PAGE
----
PROJECTED OUTLOOK THROUGH SEPTEMBER 2016

    Average to above-average Season A short rains, influenced by the ongoing El Niño, supported favorable December to February Season A harvests. According to Rwanda’s Ministry of Agriculture (MoA), Season A crop production was above average nationally. The MoA also reported that 285,203 hectares were put under maize cultivation and 406,698 hectares under beans cultivation, 68 and 50 percent more land, respectively, than was planted during Season A last year. Although production was above average national, harvests were below average in Kayonza, Kirehe, and Nyagatare Districts, all of which are in the Eastern Semi-Arid Agropastoral livelihood zone, where early season rainfall deficits caused yield losses. The resurgence of the rains from November through January significantly improved vegetation conditions in this livelihood zone (Figure 1), leading to improvements livestock body conditions and livestock productivity. However, most poor households own few livestock and therefore do not benefit significantly from improved livestock productivity.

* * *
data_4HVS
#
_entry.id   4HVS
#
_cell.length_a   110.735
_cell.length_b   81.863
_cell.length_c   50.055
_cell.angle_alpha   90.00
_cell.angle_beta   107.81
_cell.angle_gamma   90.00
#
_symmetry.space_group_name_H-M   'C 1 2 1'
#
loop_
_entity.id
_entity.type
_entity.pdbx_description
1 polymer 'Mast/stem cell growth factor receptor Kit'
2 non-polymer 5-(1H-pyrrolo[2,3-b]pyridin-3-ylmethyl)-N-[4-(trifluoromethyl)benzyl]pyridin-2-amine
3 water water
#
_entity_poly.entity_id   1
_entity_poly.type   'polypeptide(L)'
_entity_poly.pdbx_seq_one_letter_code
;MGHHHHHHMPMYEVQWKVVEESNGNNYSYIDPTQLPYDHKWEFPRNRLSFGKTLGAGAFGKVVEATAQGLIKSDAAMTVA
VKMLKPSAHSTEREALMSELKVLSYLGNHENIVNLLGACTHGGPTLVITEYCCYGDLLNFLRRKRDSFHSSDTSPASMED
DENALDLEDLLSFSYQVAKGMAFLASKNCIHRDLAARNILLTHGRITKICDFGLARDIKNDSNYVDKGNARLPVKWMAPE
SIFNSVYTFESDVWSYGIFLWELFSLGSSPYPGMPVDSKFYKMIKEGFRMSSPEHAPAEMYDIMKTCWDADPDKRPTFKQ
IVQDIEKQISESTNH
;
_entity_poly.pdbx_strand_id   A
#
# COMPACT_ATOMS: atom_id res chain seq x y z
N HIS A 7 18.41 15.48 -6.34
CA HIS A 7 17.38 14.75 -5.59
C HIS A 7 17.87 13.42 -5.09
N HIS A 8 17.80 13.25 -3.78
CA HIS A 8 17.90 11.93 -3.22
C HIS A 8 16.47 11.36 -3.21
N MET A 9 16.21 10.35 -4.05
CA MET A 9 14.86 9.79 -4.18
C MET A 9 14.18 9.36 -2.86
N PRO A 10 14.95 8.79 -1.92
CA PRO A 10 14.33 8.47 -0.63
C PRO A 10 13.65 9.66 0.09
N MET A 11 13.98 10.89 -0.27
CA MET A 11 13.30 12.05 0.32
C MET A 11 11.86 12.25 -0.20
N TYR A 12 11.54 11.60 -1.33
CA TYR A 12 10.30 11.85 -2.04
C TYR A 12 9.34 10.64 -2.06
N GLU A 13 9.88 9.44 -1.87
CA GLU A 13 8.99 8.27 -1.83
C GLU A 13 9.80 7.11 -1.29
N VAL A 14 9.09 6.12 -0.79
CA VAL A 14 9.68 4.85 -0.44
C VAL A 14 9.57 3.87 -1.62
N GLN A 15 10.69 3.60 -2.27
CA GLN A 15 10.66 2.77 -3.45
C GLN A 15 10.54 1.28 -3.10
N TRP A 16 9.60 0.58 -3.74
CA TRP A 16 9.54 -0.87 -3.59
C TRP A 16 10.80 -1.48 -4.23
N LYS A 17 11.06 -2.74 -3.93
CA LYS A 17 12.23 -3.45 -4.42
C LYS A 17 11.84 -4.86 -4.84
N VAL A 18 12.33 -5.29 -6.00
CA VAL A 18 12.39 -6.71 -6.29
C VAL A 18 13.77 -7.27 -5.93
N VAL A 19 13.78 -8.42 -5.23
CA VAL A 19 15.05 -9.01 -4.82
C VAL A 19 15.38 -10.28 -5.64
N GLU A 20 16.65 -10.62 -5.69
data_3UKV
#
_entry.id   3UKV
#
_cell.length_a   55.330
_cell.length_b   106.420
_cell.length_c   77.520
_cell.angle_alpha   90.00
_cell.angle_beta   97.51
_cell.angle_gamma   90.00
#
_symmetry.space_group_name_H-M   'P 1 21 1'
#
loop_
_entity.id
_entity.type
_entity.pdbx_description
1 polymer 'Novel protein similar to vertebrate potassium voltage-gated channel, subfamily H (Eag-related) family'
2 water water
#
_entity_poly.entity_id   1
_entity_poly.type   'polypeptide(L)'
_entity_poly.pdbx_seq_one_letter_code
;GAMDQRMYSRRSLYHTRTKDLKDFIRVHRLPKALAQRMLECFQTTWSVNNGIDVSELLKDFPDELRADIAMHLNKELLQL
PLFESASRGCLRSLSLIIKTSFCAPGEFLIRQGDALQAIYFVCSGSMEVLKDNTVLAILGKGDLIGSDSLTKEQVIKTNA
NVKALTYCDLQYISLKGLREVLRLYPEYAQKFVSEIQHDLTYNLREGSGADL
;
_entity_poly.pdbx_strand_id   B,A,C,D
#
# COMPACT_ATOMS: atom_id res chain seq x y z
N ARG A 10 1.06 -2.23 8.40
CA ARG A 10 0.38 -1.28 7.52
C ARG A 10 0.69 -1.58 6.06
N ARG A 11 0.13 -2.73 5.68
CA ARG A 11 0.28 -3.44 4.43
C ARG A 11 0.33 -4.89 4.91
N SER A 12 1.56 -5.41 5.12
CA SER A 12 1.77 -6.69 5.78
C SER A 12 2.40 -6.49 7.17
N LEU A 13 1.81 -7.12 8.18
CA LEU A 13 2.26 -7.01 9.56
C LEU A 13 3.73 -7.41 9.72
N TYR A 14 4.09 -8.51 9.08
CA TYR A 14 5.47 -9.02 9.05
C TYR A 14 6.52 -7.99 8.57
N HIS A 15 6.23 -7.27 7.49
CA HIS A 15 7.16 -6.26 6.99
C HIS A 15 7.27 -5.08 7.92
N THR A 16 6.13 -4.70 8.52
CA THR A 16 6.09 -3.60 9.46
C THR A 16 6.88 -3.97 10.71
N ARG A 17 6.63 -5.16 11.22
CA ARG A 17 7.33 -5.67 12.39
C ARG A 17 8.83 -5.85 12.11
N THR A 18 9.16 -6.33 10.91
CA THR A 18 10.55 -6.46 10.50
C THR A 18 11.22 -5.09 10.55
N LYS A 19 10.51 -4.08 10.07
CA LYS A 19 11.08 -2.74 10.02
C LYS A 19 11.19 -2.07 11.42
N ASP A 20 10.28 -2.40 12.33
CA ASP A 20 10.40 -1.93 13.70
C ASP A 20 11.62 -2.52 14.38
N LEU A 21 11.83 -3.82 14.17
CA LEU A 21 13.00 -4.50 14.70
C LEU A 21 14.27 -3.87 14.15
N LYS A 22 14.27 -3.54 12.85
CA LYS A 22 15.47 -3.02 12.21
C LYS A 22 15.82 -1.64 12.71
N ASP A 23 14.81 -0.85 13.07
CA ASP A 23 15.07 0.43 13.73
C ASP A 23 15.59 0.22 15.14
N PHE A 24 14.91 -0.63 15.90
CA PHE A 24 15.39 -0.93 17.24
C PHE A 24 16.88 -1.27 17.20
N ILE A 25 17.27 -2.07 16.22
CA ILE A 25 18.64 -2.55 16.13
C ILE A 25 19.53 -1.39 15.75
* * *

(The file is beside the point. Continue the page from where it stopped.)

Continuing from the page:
Food security began improving in mid-December as Season A harvests increased household and market stocks and the lean season ended.  Increased agricultural labor opportunities during the Season A harvest and land preparation and planting in preparation of Season B provided income-earning opportunities to poor households, supporting food access.

    After sustaining above-average prices throughout 2015, bean, maize, and cassava flour prices all significantly declined in most areas of Rwanda following the Season A harvest. The retail price of a kilogram of beans in Kigali is currently 400 Rwandan Franc (RWF), a reduction of nearly 40 percent from December. However, the retail price of a kilogram of beans in Nyagatare market, in Eastern Semi-Arid Agropastoral livelihood Zone, is 450 RFW, significantly above last year’s price of 300-350 RWA and the two-year average (2012-2013) of 250 RWF. Although livestock prices are increasing marginally, staple food prices in this livelihood zone are increasing at a faster rate. As a result the livestock-to-cereal TOT are deteriorating, reducing household purchasing capacity.